In addition to getting asked for my American buttercream frosting recipe, I get a ton of other questions about buttercream!
Most of these questions are centered around how long buttercream lasts, and making frosting ahead of time. Some of the recurring questions I’ve been asked include:
- How should I store leftover buttercream?
- Can I make buttercream frosting in advance?
- How far ahead of time can I make frosting?
- Does frosting go bad at room temperature?
- How long can frosting sit out at room temperature?
- How long does frosting last in the fridge?
- Does frosting need to be refrigerated?
- How do I soften refrigerated buttercream?
- How do I get rid of the tiny air bubbles in my frosting?
So I’m here to answer these questions in one place, to make all our lives easier!! I’ll cover everything you need to know about making frosting in advance.
Making Buttercream Frosting Ahead of Time
The number one question I get asked is “Can I make frosting ahead of time?”
And the answer is YES! In fact, I almost always make my frosting ahead of time. I also love to save leftover buttercream, to try to repurpose in future baking projects.
I even have a drawer in my fridge dedicated to leftover buttercream! This might be a bit over the top, but I bake enough where it’s worth it to have lots of colors of frosting on hand.
When stored properly, buttercream frosting can last in the fridge for up to a month, and in the freezer for up to three months.
Why would you want to make buttercream ahead of time? To make cake decorating more enjoyable.
When you make your frosting and cake layers ahead of time, all the hard work is done beforehand! That way you aren’t totally exhausted when it comes time to decorate a cake.
Instead, you get to put all your energy into creating the most beautiful cake you can.
How to Store Buttercream Frosting
Whether you made a batch of frosting in advance or have leftover buttercream, it’s important that you store it correctly in the fridge or freezer.
The most important thing is making sure the buttercream is protected from the air!
If the frosting is only being made a few days in advance, it can also be covered in a bowl with plastic wrap placed flush against the frosting.
It should be stored away from any fragrant foods like fish or meat. Luckily I don’t really cook, so our fridge is primarily filled with baking ingredients 🙂
How to Soften Refrigerated Buttercream
When you’re ready to use chilled buttercream, simply take it out of the fridge, and place it on the counter to thaw.
If you’ve frozen your buttercream, transfer it to the fridge a couple days before you plan to use it. This will allow the frosting to thaw gradually, and minimize the temperature shock.
The amount of time it takes to thaw can vary based on the amount of frosting, and how it’s stored. If stored in a large container or bowl, the buttercream can take several hours to soften.
When I plan to bake first thing in the morning, I usually take my buttercream out of the fridge and leave it on the counter the night before I need it.
How to Get Rid of Tiny Air Bubbles in Your Frosting
Once the buttercream has reached room temperature, it will likely have tons of tiny air bubbles in it!! Don’t worry, you can get your frosting back to a silky smooth consistency.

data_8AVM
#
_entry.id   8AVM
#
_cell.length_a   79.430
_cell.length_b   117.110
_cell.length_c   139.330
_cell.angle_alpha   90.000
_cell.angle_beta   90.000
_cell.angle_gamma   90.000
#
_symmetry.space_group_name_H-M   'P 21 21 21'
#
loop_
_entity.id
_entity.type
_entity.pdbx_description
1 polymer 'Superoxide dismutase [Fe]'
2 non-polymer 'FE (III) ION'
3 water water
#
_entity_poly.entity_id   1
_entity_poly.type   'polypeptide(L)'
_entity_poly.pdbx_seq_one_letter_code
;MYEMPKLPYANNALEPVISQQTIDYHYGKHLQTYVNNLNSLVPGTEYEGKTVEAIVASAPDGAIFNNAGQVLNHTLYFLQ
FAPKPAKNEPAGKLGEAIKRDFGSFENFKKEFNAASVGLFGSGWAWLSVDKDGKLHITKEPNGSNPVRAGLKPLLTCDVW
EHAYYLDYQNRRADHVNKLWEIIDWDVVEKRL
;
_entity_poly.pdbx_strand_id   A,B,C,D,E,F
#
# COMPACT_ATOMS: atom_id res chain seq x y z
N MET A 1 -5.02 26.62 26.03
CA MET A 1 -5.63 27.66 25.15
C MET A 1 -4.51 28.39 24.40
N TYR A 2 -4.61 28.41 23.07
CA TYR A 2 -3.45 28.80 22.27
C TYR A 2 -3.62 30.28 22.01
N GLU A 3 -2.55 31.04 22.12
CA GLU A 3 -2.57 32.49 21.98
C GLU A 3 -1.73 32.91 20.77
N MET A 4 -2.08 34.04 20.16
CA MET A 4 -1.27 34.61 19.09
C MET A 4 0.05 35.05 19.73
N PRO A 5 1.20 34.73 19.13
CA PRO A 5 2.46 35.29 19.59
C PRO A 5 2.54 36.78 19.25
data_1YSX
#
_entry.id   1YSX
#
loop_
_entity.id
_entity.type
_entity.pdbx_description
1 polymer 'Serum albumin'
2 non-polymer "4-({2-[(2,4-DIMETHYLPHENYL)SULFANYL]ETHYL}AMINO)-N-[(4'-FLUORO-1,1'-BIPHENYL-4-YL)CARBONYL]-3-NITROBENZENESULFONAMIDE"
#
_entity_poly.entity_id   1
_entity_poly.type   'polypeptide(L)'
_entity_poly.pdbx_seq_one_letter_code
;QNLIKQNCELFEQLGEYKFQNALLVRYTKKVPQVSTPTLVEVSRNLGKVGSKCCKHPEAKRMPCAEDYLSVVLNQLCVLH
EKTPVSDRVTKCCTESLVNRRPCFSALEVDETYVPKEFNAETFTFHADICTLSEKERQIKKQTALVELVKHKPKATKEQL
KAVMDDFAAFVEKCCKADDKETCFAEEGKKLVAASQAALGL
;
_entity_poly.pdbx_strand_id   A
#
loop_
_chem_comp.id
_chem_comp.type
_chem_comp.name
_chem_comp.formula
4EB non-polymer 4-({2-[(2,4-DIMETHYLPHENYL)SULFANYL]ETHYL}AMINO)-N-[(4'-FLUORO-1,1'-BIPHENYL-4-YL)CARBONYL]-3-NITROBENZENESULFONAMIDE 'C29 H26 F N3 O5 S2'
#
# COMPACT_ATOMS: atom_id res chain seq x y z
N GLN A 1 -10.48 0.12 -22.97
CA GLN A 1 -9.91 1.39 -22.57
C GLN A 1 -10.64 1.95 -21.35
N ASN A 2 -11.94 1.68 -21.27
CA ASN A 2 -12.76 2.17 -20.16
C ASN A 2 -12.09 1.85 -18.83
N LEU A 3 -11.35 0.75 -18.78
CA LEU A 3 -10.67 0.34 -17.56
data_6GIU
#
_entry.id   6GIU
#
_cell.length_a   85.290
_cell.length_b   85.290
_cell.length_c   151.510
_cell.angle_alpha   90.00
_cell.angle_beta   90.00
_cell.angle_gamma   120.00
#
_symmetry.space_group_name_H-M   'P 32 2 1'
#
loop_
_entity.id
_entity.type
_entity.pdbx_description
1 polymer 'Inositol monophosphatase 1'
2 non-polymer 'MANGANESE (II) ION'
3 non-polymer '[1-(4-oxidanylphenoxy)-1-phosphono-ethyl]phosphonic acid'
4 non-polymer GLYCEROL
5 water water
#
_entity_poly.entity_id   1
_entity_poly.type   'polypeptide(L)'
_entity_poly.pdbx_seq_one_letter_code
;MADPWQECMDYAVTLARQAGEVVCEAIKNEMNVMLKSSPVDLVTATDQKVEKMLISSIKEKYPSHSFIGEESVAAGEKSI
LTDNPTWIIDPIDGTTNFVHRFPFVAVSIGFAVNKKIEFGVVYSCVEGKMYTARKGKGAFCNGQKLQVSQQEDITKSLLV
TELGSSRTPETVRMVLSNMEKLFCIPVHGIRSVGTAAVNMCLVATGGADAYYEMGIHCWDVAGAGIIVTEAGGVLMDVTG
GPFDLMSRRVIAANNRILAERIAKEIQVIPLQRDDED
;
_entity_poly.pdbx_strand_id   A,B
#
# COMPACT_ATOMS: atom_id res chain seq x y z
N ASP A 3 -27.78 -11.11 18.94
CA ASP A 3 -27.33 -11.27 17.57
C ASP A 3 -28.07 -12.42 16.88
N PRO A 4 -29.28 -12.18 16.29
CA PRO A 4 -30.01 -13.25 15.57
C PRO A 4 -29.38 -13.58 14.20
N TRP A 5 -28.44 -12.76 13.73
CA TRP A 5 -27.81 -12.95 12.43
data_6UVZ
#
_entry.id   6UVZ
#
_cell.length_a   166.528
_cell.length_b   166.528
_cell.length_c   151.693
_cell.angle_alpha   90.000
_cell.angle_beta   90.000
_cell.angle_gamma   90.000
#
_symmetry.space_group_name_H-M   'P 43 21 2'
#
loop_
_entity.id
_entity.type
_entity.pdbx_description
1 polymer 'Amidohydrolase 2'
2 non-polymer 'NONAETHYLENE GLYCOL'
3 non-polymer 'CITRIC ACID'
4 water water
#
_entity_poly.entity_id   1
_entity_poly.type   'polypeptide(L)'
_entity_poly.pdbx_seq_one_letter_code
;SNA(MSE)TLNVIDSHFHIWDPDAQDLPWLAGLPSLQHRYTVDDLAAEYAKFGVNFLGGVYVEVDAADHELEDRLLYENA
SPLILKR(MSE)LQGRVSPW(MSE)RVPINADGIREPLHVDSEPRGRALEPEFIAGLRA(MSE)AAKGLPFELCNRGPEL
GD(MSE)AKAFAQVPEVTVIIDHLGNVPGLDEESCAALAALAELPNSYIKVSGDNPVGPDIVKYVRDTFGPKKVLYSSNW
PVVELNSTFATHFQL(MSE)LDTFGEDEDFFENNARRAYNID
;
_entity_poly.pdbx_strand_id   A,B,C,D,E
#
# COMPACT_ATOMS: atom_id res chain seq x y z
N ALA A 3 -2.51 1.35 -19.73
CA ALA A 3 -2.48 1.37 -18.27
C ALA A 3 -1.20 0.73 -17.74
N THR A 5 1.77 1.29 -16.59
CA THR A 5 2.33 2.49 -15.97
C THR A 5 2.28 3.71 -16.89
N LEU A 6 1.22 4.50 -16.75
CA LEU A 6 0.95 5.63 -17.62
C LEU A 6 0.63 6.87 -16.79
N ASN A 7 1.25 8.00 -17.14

Simply mix it on a low speed with a paddle attachment, or by hand with a rubber spatula. Mix or stir the frosting for a couple minutes, until the air bubbles have been pushed out of the frosting.
I do this with every batch of buttercream, to make it easier to get super smooth sides on my cake. I swear by using a flexible spatula, and working the frosting around a bowl by hand.
Leaving Buttercream Out at Room Temperature
In general, buttercream can sit out at room temperature for up to 2 days.
Most people freak out when they hear that. “Won’t it spoil??” “But this recipe has cream in it!! Won’t the frosting go bad if it isn’t refrigerated?”
And the simple answer is no. The high amount of fat and minimal amount of cream keep it from spoiling. There’s more to the science behind it, but I’ll save that for another time.
I leave my frosting out overnight all the time, and I’ve never gotten sick from it. At first I was scared to do this, but now it’s a pretty common practice for me.
Why is My Frosting Hard / Why Does Buttercream Crust Overtime?
Another important thing to note when making buttercream is that it will crust if left exposed to air for a long period of time.
I know what you’re thinking, “Crusting sounds gross!!” “Why would frosting crust?”
My frosting recipe crusts overtime if left exposed to air, due to its high sugar content. But it’s really not a bad thing. In fact, most of the time it’s actually a great thing for decorating and piping.
This is why it’s so important to protect the buttercream from air when storing it. The last thing you want when you’re about to smooth frosting on a cake is frosting plagued with bits of crusted buttercream.
If I leave a bowl of buttercream out overnight, I place a piece of plastic directly on top of the frosting. I press it into place, to ensure that no bit of frosting is left exposed.
I hope this answers your questions on making buttercream in advance! If you still have any questions I didn’t address in this post, please ask them in the comments section below.